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H.Res. 793 (109th): English Language Unity Statements resolution

The text of the bill below is as of May 2, 2006 (Introduced).



2d Session

H. RES. 793


May 2, 2006

(for himself, Mrs. Jo Ann Davis of Virginia, Mr. King of New York, Mr. Pence, Mr. Ford, and Mr. Tanner) submitted the following resolution; which was referred to the Committee on the Judiciary


Affirming that statements of national unity, including the National Anthem, should be recited or sung in English.

Whereas Francis Scott Key wrote the words of the Star-Spangled Banner in English in 1814, inspired by the sight of the American flag still waving at Fort McHenry after 25 hours of continual bombardment by British forces;

Whereas Congress declared the Star-Spangled Banner the National Anthem of the United States in 1931 (section 301 of title 3, United States Code);

Whereas the Pledge of Allegiance to the Flag of the United States, written in English, was first specified in law by Congress in 1942 (section 4 of title 4, United States Code);

Whereas the Oath of Allegiance, to which lawful permanent residents swear upon becoming citizens of the United States (as required under section 337 of the Immigration and Naturalization Act (8 U.S.C. 1448)), is based, in part, on language originally written in English by General George Washington and sworn by him and his general officers at Valley Forge in 1778;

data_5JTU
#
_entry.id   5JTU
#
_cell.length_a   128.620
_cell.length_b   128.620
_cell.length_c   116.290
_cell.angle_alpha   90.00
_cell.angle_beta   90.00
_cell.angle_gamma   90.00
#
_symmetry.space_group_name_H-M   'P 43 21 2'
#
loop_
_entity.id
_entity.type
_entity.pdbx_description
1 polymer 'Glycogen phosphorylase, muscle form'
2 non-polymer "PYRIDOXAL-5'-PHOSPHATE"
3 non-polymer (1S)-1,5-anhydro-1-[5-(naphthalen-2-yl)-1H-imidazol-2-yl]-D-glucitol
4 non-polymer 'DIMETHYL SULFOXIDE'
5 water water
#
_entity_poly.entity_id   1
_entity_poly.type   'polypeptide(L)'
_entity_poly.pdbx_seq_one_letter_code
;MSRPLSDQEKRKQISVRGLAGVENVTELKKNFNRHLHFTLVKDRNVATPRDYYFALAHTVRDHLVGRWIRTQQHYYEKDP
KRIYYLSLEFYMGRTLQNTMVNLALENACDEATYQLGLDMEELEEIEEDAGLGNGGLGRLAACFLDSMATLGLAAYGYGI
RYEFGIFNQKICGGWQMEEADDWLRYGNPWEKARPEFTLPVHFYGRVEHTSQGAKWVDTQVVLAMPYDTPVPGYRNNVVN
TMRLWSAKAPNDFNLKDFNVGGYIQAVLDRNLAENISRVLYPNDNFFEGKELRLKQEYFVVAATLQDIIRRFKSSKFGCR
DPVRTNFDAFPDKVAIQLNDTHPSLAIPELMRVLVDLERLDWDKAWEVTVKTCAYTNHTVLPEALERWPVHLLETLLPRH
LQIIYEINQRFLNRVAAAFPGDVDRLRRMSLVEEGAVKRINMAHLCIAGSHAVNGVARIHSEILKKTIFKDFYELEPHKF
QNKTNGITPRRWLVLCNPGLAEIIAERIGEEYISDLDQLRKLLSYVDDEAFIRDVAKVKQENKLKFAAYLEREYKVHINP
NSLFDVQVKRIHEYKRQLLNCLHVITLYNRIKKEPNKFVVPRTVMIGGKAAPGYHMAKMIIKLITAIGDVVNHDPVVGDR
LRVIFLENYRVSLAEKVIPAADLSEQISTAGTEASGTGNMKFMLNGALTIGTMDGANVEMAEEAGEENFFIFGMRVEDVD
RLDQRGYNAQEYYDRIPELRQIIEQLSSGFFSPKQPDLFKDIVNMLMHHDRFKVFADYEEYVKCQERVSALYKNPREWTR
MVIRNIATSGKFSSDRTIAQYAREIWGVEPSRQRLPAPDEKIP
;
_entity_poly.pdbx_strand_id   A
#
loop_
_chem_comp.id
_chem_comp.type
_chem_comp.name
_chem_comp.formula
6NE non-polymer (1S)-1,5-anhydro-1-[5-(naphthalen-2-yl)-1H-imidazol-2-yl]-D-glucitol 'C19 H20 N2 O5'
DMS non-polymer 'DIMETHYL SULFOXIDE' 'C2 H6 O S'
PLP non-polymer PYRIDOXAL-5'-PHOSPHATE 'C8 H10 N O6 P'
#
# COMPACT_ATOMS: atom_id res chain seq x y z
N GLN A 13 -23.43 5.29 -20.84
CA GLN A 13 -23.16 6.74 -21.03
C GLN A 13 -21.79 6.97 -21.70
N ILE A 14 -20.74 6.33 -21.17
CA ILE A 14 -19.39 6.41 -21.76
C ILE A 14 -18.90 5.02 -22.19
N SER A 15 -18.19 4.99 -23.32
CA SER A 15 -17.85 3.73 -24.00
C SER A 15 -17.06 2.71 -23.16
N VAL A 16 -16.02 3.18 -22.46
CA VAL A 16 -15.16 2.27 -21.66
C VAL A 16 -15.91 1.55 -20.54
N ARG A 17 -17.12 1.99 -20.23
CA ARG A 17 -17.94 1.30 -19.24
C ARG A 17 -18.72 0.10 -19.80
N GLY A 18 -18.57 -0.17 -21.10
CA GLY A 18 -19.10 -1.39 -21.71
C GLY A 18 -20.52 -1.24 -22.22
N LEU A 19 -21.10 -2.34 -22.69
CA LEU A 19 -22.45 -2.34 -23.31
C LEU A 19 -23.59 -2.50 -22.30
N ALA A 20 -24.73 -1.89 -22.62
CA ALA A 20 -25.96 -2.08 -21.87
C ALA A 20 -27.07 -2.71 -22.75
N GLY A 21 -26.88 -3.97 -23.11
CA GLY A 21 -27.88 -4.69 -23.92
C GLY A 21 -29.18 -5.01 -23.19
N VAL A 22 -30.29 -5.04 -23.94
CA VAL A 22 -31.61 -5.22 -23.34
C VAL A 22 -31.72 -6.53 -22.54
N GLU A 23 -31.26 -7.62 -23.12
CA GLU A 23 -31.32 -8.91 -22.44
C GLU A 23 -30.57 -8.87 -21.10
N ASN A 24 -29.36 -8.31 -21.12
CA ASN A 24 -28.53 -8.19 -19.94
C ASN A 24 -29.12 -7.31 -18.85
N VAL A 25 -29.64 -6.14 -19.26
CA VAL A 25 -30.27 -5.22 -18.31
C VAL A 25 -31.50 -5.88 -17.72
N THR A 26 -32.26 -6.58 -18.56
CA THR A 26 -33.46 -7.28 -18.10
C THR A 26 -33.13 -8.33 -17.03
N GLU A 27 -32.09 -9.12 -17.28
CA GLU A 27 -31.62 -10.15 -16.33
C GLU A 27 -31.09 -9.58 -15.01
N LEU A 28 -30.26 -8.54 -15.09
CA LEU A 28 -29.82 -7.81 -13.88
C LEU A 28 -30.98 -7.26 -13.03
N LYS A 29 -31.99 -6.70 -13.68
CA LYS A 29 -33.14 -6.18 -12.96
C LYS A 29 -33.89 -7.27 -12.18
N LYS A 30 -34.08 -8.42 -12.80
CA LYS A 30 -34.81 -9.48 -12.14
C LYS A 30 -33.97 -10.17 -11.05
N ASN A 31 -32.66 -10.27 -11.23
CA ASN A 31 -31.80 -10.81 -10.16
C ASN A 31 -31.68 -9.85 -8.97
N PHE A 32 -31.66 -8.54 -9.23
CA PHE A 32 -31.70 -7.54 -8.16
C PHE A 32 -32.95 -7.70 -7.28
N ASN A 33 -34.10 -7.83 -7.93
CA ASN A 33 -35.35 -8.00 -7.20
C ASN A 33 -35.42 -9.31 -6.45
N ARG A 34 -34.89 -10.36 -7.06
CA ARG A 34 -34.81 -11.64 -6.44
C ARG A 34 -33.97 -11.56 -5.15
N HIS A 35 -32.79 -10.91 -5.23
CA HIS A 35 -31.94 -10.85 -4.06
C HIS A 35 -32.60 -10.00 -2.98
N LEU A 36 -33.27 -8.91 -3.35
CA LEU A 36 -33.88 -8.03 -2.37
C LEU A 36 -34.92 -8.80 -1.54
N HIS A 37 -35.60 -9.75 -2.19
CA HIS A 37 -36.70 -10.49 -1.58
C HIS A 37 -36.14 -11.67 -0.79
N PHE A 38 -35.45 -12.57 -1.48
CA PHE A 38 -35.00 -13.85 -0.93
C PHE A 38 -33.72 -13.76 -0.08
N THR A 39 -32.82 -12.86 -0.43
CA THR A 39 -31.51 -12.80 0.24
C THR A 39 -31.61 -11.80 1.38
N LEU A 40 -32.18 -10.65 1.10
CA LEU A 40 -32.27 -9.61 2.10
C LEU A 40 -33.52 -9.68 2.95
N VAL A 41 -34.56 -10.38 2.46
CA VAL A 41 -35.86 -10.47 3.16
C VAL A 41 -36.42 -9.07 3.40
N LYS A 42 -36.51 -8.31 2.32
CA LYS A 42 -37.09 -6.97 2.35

Whereas the vast majority of Americans are immigrants or the descendants of immigrants, proud of their ancestral country, but prouder still to be American;

Whereas millions of Americans speak or study additional languages, but English is their common language;

Whereas the original national motto of the United States, E Pluribus Unum, meaning from many, one, signifies the coming together of people from many foreign countries to form one Nation, was incorporated into the Great Seal of the United States in 1776, is printed on currency of the United States, and inscribed on the wall of the Senate chamber;

Whereas the people of the United States are united not by race, ancestry, or origin, but by a common language, English, and by common belief in the principles prescribed in the founding documents of the Nation, especially the Declaration of Independence and the Constitution; and

Whereas, to become citizens of the United States, under the sections 312 and 337 of the Immigration and Nationality Act (8 U.S.C. 1423 and 1448), lawful permanent residents of the United States who have immigrated from foreign countries must, among other requirements, renounce allegiance to the government of their country of origin, swear allegiance to the laws and Constitution of the United States, and demonstrate an understanding of the English language: Now, therefore, be it

That the House of Representatives affirms that statements or songs that symbolize the unity of the Nation, including the National Anthem, the Oath of Allegiance sworn by new United States citizens, and the Pledge of Allegiance to the Flag of the United States, should be recited or sung in English, the common language of the United States.